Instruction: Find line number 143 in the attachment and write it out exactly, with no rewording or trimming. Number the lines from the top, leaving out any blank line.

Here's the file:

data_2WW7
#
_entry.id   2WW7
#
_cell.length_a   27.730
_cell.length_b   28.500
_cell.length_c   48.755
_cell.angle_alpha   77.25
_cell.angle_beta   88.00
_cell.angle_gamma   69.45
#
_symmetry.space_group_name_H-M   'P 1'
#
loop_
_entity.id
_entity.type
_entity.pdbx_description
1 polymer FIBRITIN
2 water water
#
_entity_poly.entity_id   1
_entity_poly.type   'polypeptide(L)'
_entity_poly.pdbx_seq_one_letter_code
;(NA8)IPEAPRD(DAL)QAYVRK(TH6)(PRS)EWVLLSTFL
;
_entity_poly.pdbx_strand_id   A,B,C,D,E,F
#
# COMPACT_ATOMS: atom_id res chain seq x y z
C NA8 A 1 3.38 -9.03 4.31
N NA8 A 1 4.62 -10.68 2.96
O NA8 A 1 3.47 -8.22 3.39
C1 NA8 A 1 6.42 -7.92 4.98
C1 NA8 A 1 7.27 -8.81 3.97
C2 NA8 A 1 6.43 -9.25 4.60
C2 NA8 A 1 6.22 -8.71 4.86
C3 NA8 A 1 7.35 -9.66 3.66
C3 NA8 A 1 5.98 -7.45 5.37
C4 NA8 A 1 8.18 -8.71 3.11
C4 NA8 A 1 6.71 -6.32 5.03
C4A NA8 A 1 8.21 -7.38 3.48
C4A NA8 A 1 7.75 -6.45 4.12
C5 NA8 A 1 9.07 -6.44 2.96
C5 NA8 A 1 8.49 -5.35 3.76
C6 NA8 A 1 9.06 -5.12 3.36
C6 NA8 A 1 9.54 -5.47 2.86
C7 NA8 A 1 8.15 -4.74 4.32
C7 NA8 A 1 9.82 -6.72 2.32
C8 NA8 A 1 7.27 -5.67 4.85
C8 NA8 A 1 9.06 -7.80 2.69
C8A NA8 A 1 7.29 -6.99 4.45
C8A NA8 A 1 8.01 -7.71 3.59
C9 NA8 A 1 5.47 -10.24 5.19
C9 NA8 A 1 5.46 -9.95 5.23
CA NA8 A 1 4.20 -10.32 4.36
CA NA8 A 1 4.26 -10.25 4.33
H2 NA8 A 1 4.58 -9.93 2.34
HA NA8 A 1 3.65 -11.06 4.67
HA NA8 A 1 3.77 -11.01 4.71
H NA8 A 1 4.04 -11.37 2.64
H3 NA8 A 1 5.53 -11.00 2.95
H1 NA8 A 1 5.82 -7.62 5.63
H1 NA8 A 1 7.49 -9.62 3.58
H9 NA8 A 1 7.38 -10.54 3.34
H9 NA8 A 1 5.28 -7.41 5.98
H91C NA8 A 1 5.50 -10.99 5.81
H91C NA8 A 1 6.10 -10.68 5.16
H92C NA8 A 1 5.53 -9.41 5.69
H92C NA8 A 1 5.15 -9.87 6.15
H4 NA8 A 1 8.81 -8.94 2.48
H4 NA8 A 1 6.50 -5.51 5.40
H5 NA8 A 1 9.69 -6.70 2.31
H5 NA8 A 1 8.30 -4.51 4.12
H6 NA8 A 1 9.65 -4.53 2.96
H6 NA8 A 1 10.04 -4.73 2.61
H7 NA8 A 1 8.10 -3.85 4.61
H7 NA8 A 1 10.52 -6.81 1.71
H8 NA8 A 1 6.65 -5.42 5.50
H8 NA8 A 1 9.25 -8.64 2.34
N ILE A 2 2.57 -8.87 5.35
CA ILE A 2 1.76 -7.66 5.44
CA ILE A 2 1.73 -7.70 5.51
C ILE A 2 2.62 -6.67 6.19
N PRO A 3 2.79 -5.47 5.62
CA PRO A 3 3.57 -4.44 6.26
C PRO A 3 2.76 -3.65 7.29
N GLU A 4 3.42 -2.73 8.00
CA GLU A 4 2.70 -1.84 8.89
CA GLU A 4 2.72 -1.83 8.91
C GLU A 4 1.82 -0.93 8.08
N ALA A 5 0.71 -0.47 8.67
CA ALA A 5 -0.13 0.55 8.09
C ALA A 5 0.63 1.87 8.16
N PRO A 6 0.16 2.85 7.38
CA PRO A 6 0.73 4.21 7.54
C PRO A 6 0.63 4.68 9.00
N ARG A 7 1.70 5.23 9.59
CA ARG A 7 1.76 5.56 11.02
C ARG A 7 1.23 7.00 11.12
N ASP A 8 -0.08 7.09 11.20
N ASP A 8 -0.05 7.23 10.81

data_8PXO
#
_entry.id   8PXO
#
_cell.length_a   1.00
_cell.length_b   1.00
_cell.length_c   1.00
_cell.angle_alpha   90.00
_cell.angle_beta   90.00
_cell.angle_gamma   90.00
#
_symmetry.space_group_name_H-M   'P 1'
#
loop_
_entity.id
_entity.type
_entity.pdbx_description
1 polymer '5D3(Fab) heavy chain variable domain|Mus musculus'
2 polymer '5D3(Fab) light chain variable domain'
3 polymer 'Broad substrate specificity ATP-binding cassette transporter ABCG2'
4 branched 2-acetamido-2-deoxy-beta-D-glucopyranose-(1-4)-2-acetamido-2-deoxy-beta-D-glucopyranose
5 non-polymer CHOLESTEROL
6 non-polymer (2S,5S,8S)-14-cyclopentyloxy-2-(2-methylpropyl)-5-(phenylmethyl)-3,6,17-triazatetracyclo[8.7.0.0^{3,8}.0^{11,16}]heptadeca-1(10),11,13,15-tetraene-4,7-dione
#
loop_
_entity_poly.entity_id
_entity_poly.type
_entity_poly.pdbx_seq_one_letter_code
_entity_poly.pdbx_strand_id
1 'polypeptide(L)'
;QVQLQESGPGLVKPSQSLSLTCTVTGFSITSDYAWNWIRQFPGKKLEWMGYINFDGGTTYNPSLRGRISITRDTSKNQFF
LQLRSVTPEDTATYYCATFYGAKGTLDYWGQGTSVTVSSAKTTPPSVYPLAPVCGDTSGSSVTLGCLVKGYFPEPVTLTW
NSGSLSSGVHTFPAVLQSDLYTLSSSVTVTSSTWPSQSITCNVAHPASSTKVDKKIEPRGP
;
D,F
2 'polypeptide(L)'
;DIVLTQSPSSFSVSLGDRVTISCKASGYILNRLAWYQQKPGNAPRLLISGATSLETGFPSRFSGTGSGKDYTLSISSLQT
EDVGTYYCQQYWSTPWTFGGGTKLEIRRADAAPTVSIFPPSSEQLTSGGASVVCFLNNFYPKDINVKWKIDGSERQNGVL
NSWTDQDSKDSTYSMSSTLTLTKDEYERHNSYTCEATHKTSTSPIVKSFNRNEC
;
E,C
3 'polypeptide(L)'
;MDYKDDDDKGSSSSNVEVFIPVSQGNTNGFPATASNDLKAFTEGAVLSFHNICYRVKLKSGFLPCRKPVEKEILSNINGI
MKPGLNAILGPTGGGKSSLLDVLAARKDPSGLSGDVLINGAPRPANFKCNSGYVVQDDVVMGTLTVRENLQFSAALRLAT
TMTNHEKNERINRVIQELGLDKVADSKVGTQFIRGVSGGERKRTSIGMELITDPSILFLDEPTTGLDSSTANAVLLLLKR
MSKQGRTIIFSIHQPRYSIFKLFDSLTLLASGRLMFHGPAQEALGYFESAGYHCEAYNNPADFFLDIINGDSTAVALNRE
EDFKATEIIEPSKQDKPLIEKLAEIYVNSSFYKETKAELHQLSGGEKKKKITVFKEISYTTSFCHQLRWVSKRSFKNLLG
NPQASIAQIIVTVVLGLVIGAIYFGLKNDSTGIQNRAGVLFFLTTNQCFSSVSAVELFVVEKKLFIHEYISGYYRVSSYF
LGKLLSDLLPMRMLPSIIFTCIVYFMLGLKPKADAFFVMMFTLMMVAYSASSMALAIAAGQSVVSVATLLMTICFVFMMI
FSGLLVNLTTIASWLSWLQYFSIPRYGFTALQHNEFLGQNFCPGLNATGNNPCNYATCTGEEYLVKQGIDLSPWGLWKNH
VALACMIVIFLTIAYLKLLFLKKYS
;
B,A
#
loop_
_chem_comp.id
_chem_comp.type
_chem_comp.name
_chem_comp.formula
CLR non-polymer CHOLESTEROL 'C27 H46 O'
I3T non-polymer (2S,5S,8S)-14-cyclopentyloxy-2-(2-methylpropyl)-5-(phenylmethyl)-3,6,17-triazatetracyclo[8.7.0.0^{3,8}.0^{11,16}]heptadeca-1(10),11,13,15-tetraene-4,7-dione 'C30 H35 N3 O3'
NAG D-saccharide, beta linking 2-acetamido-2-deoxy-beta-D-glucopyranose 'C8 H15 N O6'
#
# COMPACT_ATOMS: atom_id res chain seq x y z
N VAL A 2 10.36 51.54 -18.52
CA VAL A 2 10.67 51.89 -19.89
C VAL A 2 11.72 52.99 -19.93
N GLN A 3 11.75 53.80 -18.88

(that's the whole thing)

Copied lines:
;MDYKDDDDKGSSSSNVEVFIPVSQGNTNGFPATASNDLKAFTEGAVLSFHNICYRVKLKSGFLPCRKPVEKEILSNINGI